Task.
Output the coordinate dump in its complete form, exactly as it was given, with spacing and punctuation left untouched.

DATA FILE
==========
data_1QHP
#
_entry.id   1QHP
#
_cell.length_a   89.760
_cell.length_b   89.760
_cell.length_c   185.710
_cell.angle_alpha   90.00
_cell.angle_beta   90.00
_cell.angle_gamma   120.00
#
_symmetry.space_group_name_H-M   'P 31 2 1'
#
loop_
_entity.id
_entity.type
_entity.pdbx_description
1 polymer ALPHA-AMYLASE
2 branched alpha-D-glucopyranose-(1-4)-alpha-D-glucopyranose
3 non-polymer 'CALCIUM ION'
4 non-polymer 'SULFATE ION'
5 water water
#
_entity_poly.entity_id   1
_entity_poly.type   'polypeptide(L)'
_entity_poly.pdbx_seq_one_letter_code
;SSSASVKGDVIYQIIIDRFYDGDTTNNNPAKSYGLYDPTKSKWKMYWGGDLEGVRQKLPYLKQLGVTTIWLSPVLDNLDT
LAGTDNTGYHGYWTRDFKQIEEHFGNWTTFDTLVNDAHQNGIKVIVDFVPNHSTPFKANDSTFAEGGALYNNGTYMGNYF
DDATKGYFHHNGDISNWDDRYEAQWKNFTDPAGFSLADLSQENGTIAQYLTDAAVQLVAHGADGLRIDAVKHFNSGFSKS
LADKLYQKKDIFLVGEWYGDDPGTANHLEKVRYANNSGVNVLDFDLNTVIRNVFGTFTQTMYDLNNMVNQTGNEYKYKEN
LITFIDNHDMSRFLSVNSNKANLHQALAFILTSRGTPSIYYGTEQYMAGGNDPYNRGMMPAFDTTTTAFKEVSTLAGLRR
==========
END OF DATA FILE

data_1QHP
#
_entry.id   1QHP
#
_cell.length_a   89.760
_cell.length_b   89.760
_cell.length_c   185.710
_cell.angle_alpha   90.00
_cell.angle_beta   90.00
_cell.angle_gamma   120.00
#
_symmetry.space_group_name_H-M   'P 31 2 1'
#
loop_
_entity.id
_entity.type
_entity.pdbx_description
1 polymer ALPHA-AMYLASE
2 branched alpha-D-glucopyranose-(1-4)-alpha-D-glucopyranose
3 non-polymer 'CALCIUM ION'
4 non-polymer 'SULFATE ION'
5 water water
#
_entity_poly.entity_id   1
_entity_poly.type   'polypeptide(L)'
_entity_poly.pdbx_seq_one_letter_code
;SSSASVKGDVIYQIIIDRFYDGDTTNNNPAKSYGLYDPTKSKWKMYWGGDLEGVRQKLPYLKQLGVTTIWLSPVLDNLDT
LAGTDNTGYHGYWTRDFKQIEEHFGNWTTFDTLVNDAHQNGIKVIVDFVPNHSTPFKANDSTFAEGGALYNNGTYMGNYF
DDATKGYFHHNGDISNWDDRYEAQWKNFTDPAGFSLADLSQENGTIAQYLTDAAVQLVAHGADGLRIDAVKHFNSGFSKS
LADKLYQKKDIFLVGEWYGDDPGTANHLEKVRYANNSGVNVLDFDLNTVIRNVFGTFTQTMYDLNNMVNQTGNEYKYKEN
LITFIDNHDMSRFLSVNSNKANLHQALAFILTSRGTPSIYYGTEQYMAGGNDPYNRGMMPAFDTTTTAFKEVSTLAGLRR